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Old 12-24-2011, 05:04 AM
 
Location: The western periphery of Terra Australis
24,682 posts, read 47,168,578 times
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Quote:
Originally Posted by StealthRabbit View Post
BTDT (many, many times, I'm not impressed) (Forced to go there for work conferences / conventions / Consumer Electronics Show: 10 Things You'll See in 2012 - Mobile and Wireless - News & Reviews - eWeek.com Ugh... not again...

I don't do crowds or traffic, so when I go to LV I stay here: (valley of fire NV)
https://www.google.com/search?q=vall...ley of fire NV


Each to his own, now that LV is no longer cheap, I just use McCarren as a transfer place, I find it better to sleep in the airport than to rent a sleezy, smoky, alcohol, smelling casino room. YMMV, and fortunately for LV, many folks come back, again and again. I was always so surprised that my friends / coworkers in Asia and Europe LIVED to vacation in USA and go to LV... each to his own. I always recommended that they add some National Parks while in LV, since they are surrounded by them.

Let me summarise my Vegas experience:

First night I drank too much and threw up in a limo. The damage bill was not small. As a result we hailed a cab and I went back to the hotel room criminally early for Vegas and had a hangover. Without the hijinx of the movie, though.

Next morning I woke up and realised I left my wallet in the taxi that took me from the Bellagio back to the cheapo Super 8 hotel we were staying at. I got a list of all the taxi cab companies operating in Vegas but I couldn't get through to any because it was a Saturday! By Monday we'd be in the Grand Canyon. So I thought maybe I dropped it outside the taxi, so I went back to the Bellagio and had a look - not there, then I decided to go back to the Fremont Street Experience, another place the limo went to, just in case I dropped in there. So I walked down half the strip having a look in every casino I passed by. The camera wasn't at Fremont. I took the bus all the way down to the other end of the strip and saw the remaining casinos, and had a lateish night because I was a bit exhausted after walking all day in 110F heat.

Second day I think I just did some shopping and looked around, played the poker machines and had one of those huge buffets Vegas is so famous for. I wanted to see a cabaret show but it was sold out or something.

Well there you go, it was nice to see once, but once is enough for me. I'm not into gambling at all, and I can party for cheaper in other places. Although I might go back just for the buffets and as a base to explore the surrounding areas.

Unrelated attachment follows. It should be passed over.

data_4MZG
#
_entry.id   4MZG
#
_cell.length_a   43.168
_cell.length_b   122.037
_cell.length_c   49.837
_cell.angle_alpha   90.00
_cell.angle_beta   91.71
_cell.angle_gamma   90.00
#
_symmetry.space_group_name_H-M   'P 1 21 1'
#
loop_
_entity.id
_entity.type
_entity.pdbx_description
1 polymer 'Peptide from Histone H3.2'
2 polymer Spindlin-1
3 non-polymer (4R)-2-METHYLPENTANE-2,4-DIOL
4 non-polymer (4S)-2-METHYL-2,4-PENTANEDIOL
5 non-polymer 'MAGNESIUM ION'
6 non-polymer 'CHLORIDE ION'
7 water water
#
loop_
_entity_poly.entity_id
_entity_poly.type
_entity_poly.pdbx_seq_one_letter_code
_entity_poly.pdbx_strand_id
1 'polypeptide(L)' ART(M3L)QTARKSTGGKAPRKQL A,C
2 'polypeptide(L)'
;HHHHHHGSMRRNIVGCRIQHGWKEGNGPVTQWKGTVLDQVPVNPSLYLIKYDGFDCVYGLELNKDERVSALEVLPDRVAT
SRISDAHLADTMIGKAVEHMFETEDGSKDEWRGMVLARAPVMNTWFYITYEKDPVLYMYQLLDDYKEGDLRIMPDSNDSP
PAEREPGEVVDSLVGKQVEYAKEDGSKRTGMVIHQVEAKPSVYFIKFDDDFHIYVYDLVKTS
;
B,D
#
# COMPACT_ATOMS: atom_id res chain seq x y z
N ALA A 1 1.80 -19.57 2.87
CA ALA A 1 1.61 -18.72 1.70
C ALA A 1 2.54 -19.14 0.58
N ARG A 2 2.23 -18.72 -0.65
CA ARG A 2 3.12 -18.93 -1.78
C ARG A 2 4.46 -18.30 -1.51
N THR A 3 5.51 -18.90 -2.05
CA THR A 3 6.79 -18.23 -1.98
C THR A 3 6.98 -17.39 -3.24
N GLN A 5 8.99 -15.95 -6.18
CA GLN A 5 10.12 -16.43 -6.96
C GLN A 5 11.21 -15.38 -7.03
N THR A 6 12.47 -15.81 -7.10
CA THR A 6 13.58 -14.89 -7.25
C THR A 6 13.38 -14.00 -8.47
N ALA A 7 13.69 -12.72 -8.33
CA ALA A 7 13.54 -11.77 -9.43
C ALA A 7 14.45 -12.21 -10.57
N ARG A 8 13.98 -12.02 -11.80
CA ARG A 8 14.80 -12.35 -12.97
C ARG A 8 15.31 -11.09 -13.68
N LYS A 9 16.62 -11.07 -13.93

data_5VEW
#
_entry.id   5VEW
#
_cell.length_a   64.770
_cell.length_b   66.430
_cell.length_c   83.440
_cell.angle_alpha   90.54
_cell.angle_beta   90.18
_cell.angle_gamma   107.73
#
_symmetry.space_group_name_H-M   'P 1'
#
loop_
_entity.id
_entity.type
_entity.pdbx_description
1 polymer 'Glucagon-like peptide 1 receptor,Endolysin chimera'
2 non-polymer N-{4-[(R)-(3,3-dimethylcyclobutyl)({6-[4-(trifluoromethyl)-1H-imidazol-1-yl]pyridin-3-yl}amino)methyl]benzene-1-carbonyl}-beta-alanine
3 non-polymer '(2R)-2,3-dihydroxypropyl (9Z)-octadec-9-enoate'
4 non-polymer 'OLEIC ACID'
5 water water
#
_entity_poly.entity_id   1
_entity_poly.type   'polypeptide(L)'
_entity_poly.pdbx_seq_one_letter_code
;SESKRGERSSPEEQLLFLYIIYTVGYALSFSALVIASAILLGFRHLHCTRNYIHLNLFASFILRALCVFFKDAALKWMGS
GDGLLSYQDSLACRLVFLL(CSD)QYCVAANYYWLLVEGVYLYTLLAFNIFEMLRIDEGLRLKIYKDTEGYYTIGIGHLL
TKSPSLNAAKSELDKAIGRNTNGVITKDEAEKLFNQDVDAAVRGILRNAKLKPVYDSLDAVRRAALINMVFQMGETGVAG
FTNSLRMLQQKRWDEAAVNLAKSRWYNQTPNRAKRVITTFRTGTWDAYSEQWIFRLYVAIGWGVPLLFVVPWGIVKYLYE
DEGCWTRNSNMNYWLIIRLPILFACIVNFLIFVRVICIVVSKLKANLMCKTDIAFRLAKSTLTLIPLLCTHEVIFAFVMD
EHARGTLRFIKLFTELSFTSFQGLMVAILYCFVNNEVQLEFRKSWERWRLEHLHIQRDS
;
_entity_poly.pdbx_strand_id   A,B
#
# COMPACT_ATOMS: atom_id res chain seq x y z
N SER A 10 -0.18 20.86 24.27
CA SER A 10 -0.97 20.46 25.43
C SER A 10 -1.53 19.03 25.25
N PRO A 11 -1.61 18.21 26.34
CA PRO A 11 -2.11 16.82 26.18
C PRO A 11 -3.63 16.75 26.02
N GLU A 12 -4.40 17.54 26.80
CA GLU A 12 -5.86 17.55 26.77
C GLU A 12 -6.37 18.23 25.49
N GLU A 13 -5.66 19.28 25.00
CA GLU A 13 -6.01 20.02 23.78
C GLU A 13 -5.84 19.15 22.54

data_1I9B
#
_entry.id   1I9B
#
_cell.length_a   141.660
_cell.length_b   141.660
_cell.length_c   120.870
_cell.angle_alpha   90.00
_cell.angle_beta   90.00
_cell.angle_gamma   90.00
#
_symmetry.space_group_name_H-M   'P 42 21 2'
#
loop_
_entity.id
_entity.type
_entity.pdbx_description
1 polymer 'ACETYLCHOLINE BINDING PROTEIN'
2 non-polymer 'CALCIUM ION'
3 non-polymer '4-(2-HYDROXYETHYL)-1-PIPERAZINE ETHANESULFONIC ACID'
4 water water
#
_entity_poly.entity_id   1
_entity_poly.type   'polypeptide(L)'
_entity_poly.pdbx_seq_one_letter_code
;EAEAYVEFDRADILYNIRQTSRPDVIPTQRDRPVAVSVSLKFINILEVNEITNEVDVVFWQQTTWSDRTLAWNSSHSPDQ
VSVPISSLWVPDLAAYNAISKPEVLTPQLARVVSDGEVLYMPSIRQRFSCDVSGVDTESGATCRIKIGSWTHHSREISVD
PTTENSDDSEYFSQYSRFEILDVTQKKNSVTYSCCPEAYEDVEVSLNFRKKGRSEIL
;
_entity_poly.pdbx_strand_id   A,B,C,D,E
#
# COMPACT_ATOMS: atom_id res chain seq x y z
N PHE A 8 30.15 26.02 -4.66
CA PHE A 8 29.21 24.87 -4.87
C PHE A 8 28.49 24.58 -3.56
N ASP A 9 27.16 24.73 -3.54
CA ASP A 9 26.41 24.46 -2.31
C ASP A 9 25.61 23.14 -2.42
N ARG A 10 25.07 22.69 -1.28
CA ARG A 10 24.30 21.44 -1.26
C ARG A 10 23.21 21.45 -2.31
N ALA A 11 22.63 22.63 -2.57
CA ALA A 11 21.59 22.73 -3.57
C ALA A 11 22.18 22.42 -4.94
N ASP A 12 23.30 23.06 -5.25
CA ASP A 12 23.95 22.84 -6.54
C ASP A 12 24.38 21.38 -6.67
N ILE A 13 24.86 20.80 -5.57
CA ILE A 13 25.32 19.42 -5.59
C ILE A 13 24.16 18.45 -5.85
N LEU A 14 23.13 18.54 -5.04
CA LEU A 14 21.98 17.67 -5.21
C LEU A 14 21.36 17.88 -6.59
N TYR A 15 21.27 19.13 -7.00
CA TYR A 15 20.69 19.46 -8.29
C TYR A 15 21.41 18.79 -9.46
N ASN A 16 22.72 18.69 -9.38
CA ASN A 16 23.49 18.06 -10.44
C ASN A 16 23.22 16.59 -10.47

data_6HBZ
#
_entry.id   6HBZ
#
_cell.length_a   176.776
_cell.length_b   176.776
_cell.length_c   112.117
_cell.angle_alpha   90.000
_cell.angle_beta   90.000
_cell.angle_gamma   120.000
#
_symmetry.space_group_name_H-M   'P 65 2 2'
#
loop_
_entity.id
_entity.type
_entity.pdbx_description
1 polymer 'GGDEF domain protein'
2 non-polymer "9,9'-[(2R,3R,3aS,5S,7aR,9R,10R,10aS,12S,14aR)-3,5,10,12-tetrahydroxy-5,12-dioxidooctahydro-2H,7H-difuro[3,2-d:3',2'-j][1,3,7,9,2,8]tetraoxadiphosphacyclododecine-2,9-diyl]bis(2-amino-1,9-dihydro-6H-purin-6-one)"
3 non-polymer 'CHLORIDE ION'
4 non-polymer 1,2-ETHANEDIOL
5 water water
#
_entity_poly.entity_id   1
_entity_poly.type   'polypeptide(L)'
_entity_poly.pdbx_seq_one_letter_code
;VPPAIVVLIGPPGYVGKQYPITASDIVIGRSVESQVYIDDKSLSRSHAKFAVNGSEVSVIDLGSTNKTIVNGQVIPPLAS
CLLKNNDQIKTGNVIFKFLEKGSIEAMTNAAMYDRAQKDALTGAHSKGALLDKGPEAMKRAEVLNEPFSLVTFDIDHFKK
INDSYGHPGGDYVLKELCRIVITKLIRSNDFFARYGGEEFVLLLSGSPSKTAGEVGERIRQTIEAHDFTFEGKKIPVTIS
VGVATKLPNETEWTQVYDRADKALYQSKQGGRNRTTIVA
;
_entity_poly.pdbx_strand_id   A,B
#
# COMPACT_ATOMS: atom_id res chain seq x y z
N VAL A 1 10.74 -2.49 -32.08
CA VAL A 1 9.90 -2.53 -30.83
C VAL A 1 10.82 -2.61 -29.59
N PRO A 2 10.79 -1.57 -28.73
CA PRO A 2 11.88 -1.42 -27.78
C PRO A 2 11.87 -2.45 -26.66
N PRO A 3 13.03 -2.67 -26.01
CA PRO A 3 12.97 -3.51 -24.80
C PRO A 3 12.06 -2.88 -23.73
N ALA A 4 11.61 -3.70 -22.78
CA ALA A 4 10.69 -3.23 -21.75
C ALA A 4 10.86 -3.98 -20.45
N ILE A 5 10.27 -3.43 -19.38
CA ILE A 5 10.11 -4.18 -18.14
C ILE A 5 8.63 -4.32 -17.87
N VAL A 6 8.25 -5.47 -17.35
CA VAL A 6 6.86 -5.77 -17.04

Luckily one of the taxi companies did have my camera. I was in the Grand Canyon when I called though so they had to post it.
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Old 12-24-2011, 05:43 AM
 
8,265 posts, read 10,970,160 times
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Quote:
Originally Posted by StealthRabbit View Post
Each to his own, now that LV is no longer cheap, I just use McCarren as a transfer place, I find it better to sleep in the airport than to rent a sleezy, smoky, alcohol, smelling casino room.
You seem have problems picking hotels, there are tens of thousands of non-smoking rooms in Vegas and many of them are easily as nice as any hotel you'll get in other major tourist destinations. If the rooms on the strip are too expensive might as well cross NYC, Amsterdam, etc. off your list of places to visit too.

It is also kind of odd to take personal preferences (not liking crowds, incapable of booking a nice room) and projecting that into being puzzled as to why millions of other people would want to go there.
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Old 12-24-2011, 05:54 AM
 
8,265 posts, read 10,970,160 times
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Quote:
Originally Posted by Trimac20 View Post
Well there you go, it was nice to see once, but once is enough for me. I'm not into gambling at all, and I can party for cheaper in other places. Although I might go back just for the buffets and as a base to explore the surrounding areas.